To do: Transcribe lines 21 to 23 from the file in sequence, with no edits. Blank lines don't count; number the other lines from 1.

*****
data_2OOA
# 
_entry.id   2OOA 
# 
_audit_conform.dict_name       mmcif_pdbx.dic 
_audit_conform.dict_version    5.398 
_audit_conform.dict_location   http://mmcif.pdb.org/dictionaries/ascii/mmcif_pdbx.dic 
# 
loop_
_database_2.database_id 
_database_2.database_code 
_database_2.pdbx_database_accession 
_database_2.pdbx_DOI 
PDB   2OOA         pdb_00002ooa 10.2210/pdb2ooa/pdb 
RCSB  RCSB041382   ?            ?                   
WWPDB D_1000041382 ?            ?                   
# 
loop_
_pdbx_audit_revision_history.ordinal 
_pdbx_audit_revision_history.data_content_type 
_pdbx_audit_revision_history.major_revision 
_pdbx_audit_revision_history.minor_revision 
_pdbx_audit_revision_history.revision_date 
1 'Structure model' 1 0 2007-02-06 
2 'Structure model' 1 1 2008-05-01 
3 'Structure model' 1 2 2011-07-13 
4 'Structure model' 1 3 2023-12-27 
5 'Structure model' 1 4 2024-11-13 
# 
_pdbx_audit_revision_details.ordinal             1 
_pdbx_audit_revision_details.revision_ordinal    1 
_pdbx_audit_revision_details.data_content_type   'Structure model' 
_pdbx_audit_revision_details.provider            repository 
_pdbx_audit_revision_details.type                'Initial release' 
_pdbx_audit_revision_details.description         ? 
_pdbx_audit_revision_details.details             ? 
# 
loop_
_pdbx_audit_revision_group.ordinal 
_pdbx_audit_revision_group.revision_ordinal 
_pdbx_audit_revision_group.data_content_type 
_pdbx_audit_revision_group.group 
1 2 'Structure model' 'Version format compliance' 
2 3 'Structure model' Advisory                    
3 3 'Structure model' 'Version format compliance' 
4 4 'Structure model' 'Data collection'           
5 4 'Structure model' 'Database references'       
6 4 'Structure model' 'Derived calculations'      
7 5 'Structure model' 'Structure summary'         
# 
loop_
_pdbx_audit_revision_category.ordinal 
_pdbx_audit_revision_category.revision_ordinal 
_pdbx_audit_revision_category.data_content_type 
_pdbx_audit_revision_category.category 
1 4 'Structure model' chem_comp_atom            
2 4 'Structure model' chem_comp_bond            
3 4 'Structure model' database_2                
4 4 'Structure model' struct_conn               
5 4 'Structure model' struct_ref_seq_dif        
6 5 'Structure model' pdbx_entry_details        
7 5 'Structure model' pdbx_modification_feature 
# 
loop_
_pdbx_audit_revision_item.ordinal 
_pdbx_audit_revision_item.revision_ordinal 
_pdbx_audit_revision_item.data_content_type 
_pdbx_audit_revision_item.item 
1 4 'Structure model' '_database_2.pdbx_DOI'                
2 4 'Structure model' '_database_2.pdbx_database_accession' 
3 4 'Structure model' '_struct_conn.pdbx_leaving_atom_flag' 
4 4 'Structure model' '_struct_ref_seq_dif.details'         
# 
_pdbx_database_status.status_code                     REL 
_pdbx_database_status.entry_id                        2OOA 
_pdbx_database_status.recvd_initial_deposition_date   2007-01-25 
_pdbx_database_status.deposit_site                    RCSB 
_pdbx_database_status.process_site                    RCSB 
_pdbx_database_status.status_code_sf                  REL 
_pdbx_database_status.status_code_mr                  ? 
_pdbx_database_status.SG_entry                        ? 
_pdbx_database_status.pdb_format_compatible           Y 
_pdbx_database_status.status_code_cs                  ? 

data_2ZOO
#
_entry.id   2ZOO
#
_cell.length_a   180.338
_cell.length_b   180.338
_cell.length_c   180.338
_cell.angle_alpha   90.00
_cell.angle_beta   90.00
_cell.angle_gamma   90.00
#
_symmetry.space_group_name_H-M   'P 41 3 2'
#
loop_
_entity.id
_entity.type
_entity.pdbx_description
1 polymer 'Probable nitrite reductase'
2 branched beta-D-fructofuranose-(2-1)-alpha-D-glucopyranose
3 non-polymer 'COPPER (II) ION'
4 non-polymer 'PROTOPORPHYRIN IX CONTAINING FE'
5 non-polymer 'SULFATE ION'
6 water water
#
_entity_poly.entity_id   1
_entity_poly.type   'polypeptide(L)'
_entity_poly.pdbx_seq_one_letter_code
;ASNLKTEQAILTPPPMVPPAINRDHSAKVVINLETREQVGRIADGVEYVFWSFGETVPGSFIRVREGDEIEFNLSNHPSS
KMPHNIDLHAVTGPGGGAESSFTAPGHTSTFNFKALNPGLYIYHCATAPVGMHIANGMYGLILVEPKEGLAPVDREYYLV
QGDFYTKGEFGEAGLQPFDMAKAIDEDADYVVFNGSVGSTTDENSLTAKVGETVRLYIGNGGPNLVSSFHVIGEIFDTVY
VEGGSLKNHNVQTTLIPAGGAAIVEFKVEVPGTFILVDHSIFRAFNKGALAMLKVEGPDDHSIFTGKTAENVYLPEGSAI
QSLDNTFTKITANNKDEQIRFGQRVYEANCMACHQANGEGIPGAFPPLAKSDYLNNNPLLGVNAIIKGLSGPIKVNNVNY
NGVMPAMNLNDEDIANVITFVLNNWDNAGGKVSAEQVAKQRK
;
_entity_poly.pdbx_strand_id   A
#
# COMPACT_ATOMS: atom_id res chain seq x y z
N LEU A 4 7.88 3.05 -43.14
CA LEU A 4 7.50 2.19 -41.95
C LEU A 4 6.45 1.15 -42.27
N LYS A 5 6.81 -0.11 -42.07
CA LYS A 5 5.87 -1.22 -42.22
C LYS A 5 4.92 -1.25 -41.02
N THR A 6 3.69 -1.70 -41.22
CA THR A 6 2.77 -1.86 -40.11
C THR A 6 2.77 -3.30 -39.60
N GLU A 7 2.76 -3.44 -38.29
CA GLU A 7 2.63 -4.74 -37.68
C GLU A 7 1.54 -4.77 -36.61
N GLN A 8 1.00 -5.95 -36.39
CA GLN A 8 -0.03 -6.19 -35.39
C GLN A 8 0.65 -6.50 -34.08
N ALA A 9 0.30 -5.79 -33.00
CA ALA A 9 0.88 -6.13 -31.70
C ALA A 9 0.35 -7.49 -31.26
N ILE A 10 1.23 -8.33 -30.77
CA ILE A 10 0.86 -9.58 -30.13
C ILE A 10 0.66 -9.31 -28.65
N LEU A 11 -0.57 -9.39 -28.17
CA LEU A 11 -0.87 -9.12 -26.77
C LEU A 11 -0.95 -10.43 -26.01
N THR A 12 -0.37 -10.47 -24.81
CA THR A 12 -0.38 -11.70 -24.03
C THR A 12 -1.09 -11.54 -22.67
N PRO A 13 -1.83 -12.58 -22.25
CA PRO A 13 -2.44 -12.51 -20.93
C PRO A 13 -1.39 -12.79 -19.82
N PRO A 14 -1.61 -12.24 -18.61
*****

_pdbx_audit_revision_history.major_revision 
_pdbx_audit_revision_history.minor_revision 
_pdbx_audit_revision_history.revision_date 